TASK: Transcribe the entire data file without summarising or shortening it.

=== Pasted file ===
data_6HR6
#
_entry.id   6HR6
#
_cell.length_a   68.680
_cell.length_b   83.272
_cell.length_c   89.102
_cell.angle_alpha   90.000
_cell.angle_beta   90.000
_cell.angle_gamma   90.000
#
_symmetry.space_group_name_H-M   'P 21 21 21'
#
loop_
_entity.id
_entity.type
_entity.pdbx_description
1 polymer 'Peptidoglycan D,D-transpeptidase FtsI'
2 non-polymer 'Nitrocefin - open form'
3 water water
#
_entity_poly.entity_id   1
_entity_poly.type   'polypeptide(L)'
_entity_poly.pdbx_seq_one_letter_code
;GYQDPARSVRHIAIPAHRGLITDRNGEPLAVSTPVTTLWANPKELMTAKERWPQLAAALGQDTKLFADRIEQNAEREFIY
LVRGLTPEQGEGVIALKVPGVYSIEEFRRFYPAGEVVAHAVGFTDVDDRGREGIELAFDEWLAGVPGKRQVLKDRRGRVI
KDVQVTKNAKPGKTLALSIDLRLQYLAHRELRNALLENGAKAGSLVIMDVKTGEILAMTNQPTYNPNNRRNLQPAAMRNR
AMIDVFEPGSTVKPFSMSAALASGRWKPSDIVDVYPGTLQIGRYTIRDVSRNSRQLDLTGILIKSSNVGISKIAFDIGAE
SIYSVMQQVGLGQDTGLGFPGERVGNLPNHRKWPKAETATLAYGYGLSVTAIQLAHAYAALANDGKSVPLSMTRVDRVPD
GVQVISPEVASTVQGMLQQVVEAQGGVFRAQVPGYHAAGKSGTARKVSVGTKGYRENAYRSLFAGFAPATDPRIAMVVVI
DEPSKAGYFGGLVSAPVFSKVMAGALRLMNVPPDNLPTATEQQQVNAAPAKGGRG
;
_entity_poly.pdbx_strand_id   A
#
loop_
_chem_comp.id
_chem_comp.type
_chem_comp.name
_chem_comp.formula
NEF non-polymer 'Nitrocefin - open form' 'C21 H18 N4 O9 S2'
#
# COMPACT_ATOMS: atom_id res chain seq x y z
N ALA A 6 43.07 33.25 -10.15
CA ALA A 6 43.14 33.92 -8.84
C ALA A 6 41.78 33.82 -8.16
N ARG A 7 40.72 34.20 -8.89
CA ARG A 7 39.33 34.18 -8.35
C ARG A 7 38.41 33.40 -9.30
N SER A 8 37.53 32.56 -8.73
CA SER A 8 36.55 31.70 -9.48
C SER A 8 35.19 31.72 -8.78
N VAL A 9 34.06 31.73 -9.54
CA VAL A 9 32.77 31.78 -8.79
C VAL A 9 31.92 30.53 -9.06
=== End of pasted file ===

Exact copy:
data_6HR6
#
_entry.id   6HR6
#
_cell.length_a   68.680
_cell.length_b   83.272
_cell.length_c   89.102
_cell.angle_alpha   90.000
_cell.angle_beta   90.000
_cell.angle_gamma   90.000
#
_symmetry.space_group_name_H-M   'P 21 21 21'
#
loop_
_entity.id
_entity.type
_entity.pdbx_description
1 polymer 'Peptidoglycan D,D-transpeptidase FtsI'
2 non-polymer 'Nitrocefin - open form'
3 water water
#
_entity_poly.entity_id   1
_entity_poly.type   'polypeptide(L)'
_entity_poly.pdbx_seq_one_letter_code
;GYQDPARSVRHIAIPAHRGLITDRNGEPLAVSTPVTTLWANPKELMTAKERWPQLAAALGQDTKLFADRIEQNAEREFIY
LVRGLTPEQGEGVIALKVPGVYSIEEFRRFYPAGEVVAHAVGFTDVDDRGREGIELAFDEWLAGVPGKRQVLKDRRGRVI
KDVQVTKNAKPGKTLALSIDLRLQYLAHRELRNALLENGAKAGSLVIMDVKTGEILAMTNQPTYNPNNRRNLQPAAMRNR
AMIDVFEPGSTVKPFSMSAALASGRWKPSDIVDVYPGTLQIGRYTIRDVSRNSRQLDLTGILIKSSNVGISKIAFDIGAE
SIYSVMQQVGLGQDTGLGFPGERVGNLPNHRKWPKAETATLAYGYGLSVTAIQLAHAYAALANDGKSVPLSMTRVDRVPD
GVQVISPEVASTVQGMLQQVVEAQGGVFRAQVPGYHAAGKSGTARKVSVGTKGYRENAYRSLFAGFAPATDPRIAMVVVI
DEPSKAGYFGGLVSAPVFSKVMAGALRLMNVPPDNLPTATEQQQVNAAPAKGGRG
;
_entity_poly.pdbx_strand_id   A
#
loop_
_chem_comp.id
_chem_comp.type
_chem_comp.name
_chem_comp.formula
NEF non-polymer 'Nitrocefin - open form' 'C21 H18 N4 O9 S2'
#
# COMPACT_ATOMS: atom_id res chain seq x y z
N ALA A 6 43.07 33.25 -10.15
CA ALA A 6 43.14 33.92 -8.84
C ALA A 6 41.78 33.82 -8.16
N ARG A 7 40.72 34.20 -8.89
CA ARG A 7 39.33 34.18 -8.35
C ARG A 7 38.41 33.40 -9.30
N SER A 8 37.53 32.56 -8.73
CA SER A 8 36.55 31.70 -9.48
C SER A 8 35.19 31.72 -8.78
N VAL A 9 34.06 31.73 -9.54
CA VAL A 9 32.77 31.78 -8.79
C VAL A 9 31.92 30.53 -9.06